Monthly furloughs mean longer lines and 'legal triage' at Stanislaus County courthouse

Nearly two years into her divorce proceedings, Lori Mattingly hit a wall. Or rather, the locked doors of the Stanislaus County Superior Courthouse.

Mattingly, 50, showed up to file paperwork the same day court workers took their first state-imposed furlough day — one in a series that will last through at least July.

The halls of justice close the third Wednesday of each month, affecting all state courts in an effort to shrink a $361 million courts budget deficit.

For 270 Modesto clerks, court reporters and other workers, the extra days off mean a 5 percent reduction in salary.

Since being locked out that September day, Mattingly has noticed the courthouse has been busier, with longer lines and wait times.

"You get in a routine, going there so many times," Mattingly said. "It was very frustrating. Now, it's busier and more of a hassle."

Family court director Sandy Lucas knows the public isn't happy about the closures. She deals with highly emotional issues, such as disputes over child custody and people seeking restraining orders.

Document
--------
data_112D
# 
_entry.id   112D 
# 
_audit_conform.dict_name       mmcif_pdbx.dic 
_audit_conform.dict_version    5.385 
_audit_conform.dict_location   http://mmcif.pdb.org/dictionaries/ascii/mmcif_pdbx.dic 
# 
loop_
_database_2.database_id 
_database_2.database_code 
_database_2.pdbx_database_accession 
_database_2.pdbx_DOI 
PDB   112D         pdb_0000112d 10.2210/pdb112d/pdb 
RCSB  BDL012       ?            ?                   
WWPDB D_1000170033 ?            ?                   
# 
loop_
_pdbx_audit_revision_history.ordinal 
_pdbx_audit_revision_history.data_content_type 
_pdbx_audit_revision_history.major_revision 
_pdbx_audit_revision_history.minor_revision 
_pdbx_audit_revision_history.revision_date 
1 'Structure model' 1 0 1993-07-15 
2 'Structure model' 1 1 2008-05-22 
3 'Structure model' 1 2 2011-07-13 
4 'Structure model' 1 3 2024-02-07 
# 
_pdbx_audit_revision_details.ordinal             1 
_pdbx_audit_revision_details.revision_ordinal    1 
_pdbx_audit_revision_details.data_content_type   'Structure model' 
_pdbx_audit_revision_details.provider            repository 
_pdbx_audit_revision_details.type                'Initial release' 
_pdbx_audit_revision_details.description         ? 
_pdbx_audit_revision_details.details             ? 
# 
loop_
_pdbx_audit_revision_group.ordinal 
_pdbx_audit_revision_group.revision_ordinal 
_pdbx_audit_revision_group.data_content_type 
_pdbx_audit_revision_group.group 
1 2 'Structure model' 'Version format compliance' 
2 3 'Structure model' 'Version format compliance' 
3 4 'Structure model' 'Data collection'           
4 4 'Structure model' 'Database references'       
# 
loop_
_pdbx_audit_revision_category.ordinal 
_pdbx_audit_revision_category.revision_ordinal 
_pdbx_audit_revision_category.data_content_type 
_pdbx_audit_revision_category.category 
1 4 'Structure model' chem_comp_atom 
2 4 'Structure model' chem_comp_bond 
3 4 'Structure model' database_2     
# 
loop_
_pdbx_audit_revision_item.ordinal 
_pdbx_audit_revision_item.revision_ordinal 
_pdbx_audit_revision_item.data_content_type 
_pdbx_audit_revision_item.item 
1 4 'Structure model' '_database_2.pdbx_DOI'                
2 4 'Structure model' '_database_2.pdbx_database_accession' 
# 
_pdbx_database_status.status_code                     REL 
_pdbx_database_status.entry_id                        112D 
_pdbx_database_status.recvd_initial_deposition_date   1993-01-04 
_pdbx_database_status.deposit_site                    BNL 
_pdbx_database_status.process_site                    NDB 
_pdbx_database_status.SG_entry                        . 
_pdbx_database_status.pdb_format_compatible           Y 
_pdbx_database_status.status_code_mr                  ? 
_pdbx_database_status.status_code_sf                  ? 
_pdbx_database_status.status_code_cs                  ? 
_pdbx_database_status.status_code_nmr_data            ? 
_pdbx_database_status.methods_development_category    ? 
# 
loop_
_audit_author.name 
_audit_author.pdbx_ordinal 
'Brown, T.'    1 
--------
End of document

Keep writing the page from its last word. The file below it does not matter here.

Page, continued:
"They're saying, 'In America, the courthouses are supposed to be open Monday through Friday'," Lucas said. "Most of the people in Modesto don't come to the courthouse, but those that do, when they want to be here, they want to be here."

Some attorneys say the furlough days have a big impact on their case loads and how much time they can spend defending their clients.

"It's legal triage," said Peter Stavrianoudakis, president of the Stanislaus County Criminal Bar Association and a deputy public defender.

"Police officers aren't taking a furlough day and arresting ... less people (that week)," he said. "The small amount of time we spend assisting and advising our clients is now dramatically reduced. Those clients get less service than the other weeks because we simply have less time to spend with each person."

Prosecutors are also seeing a backlog. Deputy District Attorney Annette Rees said it's taking an extra month or two to get criminal defendants to trial.

"It hasn't seemed to have a significant effect on delaying cases in the short term, but setting a felony case for trial does seem to be further out than before," Rees said. "I am having to set cases in April and May already."

Court bailiffs know they must beef up security in the days following a furlough.

After last week's furlough day, court traffic increased from an average of 1,200 people to nearly 1,700.

"It's got to go somewhere," said Sgt. Glenn Cadwell.

Bee staff writer Merrill Balassone can be reached at or 578-2337.